Base Camp represented the very basics of employee engagement – providing employees the information and tools to do their jobs.
Camp One was grouped around questions that reflected what employees could give back to their employers.
Camp 2 deals with questions about employees having a sense of belonging.
The Summit is comparable to the peak of Maslov’s hierarchy of needs: self-actualization. In fact, the whole Gallup Q12 has many parallels with Maslov’s model in that it is essentially a spectrum from basic needs (to do the job right) to more emotional or intellectual needs that make the job resonate with the employee.
The horizontal axis is composed of four dimensions that measure success in an organization: Productivity, Profitability, Customer Satisfaction and Employee Turnover.
According to Gallup’s research, Employee turnover is really driven by the first six questions. If you don’t do the basics, you will lose employees. We included question 12 as well, because we feel employees will leave when they no longer see opportunities to grow in an organization. It may be a bit of a gray area, because it may be something beyond the control of the company.
Productivity is influenced by all but 2 of the 12 factors. What seems to be important is having the right tools/technology, recognition, feedback and having a sense of belonging.
Profitability appears to be impacted by management style. When employees have clear direction and feel they have support, perhaps they’re more willing to take calculated risks that positively impact the bottom line. Also, when they have opportunities to grow and develop, they can bring new skills to the organization that can help improve processes and grow profitability. We added in “right tools” because we felt, intuitively, that technology contributes immediately to productivity, but ultimately to productivity.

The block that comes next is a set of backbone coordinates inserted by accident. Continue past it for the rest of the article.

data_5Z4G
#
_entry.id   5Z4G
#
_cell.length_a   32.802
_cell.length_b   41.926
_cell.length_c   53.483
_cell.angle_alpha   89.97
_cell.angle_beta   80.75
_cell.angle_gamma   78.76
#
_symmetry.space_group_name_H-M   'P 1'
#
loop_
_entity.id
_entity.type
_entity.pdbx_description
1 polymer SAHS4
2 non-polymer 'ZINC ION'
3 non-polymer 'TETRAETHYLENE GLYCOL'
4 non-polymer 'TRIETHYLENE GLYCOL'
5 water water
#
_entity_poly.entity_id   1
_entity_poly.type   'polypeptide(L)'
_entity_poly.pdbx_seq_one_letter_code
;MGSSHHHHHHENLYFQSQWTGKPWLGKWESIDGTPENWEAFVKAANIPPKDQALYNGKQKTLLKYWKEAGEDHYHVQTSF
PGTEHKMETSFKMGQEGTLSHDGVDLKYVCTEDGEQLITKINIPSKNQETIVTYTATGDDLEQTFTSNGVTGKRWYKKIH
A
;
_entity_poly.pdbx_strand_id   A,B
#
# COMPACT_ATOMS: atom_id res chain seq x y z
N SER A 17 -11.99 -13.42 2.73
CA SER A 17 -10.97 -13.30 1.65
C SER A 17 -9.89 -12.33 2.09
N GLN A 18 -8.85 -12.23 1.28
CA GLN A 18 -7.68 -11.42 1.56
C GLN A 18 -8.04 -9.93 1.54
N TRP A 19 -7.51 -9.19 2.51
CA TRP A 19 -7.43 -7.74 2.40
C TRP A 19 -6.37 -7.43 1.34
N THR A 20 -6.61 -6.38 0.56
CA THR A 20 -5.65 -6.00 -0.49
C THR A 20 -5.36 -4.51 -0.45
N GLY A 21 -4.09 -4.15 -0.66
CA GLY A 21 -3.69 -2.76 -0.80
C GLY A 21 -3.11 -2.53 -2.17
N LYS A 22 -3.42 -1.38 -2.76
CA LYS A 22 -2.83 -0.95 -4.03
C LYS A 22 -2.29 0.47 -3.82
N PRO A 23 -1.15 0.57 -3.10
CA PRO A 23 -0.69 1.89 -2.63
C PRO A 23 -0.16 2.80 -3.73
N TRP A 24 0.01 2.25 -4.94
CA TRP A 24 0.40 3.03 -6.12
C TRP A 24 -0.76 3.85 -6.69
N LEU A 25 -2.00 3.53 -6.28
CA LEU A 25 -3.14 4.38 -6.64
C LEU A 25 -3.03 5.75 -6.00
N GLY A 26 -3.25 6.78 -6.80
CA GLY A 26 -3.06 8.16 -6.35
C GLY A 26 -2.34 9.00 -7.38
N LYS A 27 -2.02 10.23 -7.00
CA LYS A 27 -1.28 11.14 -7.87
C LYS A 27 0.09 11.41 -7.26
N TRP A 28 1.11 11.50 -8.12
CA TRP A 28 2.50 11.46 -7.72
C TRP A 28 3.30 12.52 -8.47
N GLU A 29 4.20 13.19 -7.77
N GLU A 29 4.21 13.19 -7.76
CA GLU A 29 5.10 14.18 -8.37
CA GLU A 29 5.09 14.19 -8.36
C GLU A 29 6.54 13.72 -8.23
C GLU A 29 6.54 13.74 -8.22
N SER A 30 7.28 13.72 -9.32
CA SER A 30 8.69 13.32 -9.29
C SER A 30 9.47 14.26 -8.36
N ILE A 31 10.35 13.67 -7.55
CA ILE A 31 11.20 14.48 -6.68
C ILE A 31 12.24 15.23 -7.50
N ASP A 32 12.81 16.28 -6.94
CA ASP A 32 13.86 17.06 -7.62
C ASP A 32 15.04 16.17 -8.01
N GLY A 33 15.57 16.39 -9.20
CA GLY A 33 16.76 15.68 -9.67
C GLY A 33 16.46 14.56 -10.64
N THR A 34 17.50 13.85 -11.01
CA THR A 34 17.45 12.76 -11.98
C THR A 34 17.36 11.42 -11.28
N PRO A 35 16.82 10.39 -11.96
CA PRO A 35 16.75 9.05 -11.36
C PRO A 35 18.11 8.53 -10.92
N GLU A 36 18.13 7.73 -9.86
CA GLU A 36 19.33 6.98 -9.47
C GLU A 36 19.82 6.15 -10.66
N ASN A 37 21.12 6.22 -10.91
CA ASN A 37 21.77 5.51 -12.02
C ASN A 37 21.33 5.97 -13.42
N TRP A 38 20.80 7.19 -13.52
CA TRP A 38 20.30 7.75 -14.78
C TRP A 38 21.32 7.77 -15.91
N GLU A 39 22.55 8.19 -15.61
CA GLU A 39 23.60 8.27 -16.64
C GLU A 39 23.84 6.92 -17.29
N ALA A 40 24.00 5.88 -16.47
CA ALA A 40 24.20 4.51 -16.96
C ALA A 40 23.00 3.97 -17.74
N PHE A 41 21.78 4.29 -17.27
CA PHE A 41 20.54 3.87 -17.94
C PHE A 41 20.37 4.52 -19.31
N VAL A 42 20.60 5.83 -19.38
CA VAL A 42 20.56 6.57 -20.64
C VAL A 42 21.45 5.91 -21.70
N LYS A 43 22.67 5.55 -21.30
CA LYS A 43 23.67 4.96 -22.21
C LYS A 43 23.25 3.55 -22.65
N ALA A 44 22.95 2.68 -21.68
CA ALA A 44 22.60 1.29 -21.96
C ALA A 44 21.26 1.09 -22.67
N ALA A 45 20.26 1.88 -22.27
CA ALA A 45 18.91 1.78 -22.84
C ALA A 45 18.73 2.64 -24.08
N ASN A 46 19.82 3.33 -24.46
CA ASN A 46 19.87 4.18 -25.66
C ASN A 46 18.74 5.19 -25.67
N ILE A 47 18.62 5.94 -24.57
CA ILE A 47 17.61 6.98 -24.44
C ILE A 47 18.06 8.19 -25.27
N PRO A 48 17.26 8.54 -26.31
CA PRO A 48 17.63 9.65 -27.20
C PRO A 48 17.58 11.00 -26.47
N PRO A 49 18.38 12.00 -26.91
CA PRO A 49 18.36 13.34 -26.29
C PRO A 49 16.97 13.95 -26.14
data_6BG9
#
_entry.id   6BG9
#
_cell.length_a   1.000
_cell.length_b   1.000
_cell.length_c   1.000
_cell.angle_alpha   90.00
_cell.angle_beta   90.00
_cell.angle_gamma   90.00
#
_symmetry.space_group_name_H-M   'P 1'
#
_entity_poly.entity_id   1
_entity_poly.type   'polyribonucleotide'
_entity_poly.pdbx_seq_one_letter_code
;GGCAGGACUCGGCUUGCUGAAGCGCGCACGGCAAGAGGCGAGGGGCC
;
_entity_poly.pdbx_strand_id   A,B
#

When employees perceive themselves as treated fairly, Customer Satisfaction is positively affected. Sometimes employees have to go outside procedures to ensure customers are looked after and, when they do so, and feel they will be supported for doing what’s right for the customer, they’ll continue to take those risks. We added “opinions” because we feel it’s an indicator the company is paying more than lip service to employee ideas. This could include input that some company procedures do not support customer satisfaction.
What You Can Do
If you really want to assess the level of engagement among your employees, the Gallup Q12 is a very simple tool to administer. You might want to consider bringing in a consultant to oversee the project and to act as a buffer between employees and management to help ensure employees open up.